So the Padres singular focus is starting pitching and are open to trades or free agency to tend to this need. Byrnes said Monday the team has had more talks on the trade front.
“We have focused most of our energy on starting pitching … with more of our energy on trades than free agency,” Byrnes said. “Now we have to bide our time and find the ones who fit.”
The Padres are looking for innings-eaters and pitchers like Joe Blanton and Shaun Marcum could be at or near the top of their wish list.
— Corey Brock
CINCINNATI — The July 31 nonwaiver Trade Deadline is more than a month away, and teams are probably weeks away from making the first significant swaps, but the Zack Greinke trade rumors are already starting to fly.
FoxSports.com on Tuesday spoke to two rival executives who expect the Brewers to trade Greinke, a free agent-to-be, if they cannot sign him to a long-term contract by the deadline.
The Brewers were in direct talks with Greinke about an extension, but those discussions cooled when Matt Cain signed a $127.5 million extension with the Giants on the same day Greinke re-hired agent Casey Close. Since then, Melvin has not discussed publicly any negotiations, if any exist.
“We’ve got to make a decision on what we’re doing overall,” Melvin told FoxSports.com. “We’re hoping we can put a good week together. If we don’t, we’ve got to be prepared to go both ways. A lot more clubs are starting to call now. Clubs are calling on different players.”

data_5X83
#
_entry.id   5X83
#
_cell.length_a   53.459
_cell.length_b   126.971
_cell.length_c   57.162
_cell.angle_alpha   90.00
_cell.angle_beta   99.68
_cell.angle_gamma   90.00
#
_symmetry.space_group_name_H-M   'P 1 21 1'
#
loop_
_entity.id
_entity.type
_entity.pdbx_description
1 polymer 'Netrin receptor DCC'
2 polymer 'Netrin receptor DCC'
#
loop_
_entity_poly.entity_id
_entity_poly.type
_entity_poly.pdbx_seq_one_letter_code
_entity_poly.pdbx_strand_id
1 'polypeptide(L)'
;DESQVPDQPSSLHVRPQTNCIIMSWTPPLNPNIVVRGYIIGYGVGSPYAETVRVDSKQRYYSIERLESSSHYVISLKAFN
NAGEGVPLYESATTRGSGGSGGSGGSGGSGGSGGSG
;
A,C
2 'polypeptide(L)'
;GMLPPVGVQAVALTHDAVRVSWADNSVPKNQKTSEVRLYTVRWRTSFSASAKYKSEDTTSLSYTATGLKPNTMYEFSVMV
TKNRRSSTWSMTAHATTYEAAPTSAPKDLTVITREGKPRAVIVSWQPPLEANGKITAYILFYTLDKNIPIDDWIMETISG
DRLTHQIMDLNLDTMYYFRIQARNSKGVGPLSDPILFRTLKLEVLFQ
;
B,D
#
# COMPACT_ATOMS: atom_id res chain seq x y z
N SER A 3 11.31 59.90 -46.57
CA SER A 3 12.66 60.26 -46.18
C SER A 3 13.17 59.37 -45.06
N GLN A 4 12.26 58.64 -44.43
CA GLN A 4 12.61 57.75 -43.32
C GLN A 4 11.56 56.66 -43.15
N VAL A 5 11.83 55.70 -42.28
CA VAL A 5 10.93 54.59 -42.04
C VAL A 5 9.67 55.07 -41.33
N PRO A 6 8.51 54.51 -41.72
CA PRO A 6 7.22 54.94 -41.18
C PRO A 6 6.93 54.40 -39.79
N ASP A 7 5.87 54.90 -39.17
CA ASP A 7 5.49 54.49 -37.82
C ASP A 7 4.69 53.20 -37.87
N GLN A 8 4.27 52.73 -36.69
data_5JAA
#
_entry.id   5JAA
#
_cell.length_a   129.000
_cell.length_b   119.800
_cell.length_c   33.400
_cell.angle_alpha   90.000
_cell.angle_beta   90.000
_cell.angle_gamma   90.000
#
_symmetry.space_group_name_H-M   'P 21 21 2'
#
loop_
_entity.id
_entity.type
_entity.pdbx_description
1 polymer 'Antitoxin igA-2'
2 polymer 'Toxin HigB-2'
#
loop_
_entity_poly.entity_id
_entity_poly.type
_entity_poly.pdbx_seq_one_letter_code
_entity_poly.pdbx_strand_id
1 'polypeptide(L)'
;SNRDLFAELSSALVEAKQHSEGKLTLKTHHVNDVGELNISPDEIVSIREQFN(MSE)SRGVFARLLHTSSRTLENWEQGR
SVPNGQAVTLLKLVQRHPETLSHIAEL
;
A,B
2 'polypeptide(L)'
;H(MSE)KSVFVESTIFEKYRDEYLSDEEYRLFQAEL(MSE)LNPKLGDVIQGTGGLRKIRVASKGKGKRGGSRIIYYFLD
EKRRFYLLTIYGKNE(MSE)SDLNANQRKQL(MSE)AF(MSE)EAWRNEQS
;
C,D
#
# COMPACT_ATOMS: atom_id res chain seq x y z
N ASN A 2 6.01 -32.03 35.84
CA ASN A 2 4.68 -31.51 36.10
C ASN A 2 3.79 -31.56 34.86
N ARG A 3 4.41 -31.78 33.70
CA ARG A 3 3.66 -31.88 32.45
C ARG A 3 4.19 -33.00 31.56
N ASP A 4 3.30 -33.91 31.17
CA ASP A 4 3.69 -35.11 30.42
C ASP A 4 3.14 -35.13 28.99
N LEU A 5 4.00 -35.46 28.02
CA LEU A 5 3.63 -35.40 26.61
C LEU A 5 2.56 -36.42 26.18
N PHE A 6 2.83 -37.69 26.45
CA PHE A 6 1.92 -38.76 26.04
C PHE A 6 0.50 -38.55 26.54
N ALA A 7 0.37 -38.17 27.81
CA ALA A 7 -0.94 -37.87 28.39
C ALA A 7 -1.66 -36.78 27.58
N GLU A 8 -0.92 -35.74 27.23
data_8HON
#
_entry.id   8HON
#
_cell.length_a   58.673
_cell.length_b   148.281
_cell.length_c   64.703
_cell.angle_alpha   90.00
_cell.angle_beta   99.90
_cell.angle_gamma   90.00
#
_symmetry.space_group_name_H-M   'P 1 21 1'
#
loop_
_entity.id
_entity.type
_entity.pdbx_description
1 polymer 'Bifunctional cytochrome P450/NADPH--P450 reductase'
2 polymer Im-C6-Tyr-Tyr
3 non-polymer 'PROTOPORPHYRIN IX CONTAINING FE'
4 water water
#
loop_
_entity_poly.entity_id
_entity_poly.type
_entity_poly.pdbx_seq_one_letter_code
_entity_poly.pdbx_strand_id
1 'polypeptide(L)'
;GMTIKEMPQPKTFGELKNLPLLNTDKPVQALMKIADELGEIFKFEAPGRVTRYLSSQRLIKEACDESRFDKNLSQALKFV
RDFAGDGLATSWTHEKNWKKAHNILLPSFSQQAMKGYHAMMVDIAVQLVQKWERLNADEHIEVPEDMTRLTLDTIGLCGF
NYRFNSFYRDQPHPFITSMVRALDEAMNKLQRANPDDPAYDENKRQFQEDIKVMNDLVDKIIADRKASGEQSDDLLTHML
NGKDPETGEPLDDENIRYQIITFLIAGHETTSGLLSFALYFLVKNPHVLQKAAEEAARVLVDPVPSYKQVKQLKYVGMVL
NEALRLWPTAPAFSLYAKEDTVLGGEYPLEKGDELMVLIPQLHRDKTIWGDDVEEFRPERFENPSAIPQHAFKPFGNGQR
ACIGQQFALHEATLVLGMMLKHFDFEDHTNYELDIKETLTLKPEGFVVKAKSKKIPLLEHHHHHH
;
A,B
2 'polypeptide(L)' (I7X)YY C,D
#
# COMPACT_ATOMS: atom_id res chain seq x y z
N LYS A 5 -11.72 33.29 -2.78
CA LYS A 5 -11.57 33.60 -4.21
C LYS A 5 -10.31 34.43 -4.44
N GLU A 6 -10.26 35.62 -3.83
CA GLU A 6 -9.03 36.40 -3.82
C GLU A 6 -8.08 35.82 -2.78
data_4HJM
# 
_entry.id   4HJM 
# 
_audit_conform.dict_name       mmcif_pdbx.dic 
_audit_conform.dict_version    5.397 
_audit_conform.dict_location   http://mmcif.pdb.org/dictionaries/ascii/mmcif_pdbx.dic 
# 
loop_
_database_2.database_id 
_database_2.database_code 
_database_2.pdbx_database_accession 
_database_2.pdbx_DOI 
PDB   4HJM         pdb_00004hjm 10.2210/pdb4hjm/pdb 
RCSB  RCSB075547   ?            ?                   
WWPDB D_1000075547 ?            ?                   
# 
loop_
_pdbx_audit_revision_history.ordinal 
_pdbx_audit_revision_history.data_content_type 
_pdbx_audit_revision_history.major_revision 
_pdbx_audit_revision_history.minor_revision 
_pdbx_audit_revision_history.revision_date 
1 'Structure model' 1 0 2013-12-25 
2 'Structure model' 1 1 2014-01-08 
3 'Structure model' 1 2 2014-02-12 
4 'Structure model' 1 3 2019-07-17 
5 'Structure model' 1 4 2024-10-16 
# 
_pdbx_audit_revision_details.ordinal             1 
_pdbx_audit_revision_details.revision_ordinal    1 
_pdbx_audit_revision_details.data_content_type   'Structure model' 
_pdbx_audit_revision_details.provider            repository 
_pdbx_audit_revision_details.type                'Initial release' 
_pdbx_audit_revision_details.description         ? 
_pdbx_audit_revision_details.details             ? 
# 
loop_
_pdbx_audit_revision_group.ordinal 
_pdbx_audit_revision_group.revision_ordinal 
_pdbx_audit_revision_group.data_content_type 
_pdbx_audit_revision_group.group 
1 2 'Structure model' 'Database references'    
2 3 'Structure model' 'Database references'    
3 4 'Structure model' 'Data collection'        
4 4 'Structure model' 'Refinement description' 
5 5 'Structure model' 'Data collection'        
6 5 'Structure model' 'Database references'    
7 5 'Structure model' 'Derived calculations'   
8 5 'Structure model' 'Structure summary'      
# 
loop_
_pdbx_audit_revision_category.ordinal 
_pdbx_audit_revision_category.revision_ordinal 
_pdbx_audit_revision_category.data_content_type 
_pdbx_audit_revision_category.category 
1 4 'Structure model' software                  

Speaking specifically about the prospect of trading Greinke, Melvin told the website, “I haven’t sat down with ownership. I haven’t talked to any club yet to say, ‘Give names.’ I haven’t had that conversation.”
Greinke is 8-2 with a 2.81 ERA in 15 starts, including a no-decision against the White Sox on Friday in which he pitched nine scoreless innings. Greinke will start again on Wednesday against the Reds.
Keep an eye on the Brewers as the Trade Deadline nears. They entered Tuesday 7 1/2 games behind the National League Central-leading Reds and have some interesting potential pieces to move. Besides Greinke, due to hit the market are starter Shaun Marcum and reliever Francisco Rodriguez, plus starter Randy Wolf if the Brewers decline his $10 million option.
— Adam McCalvy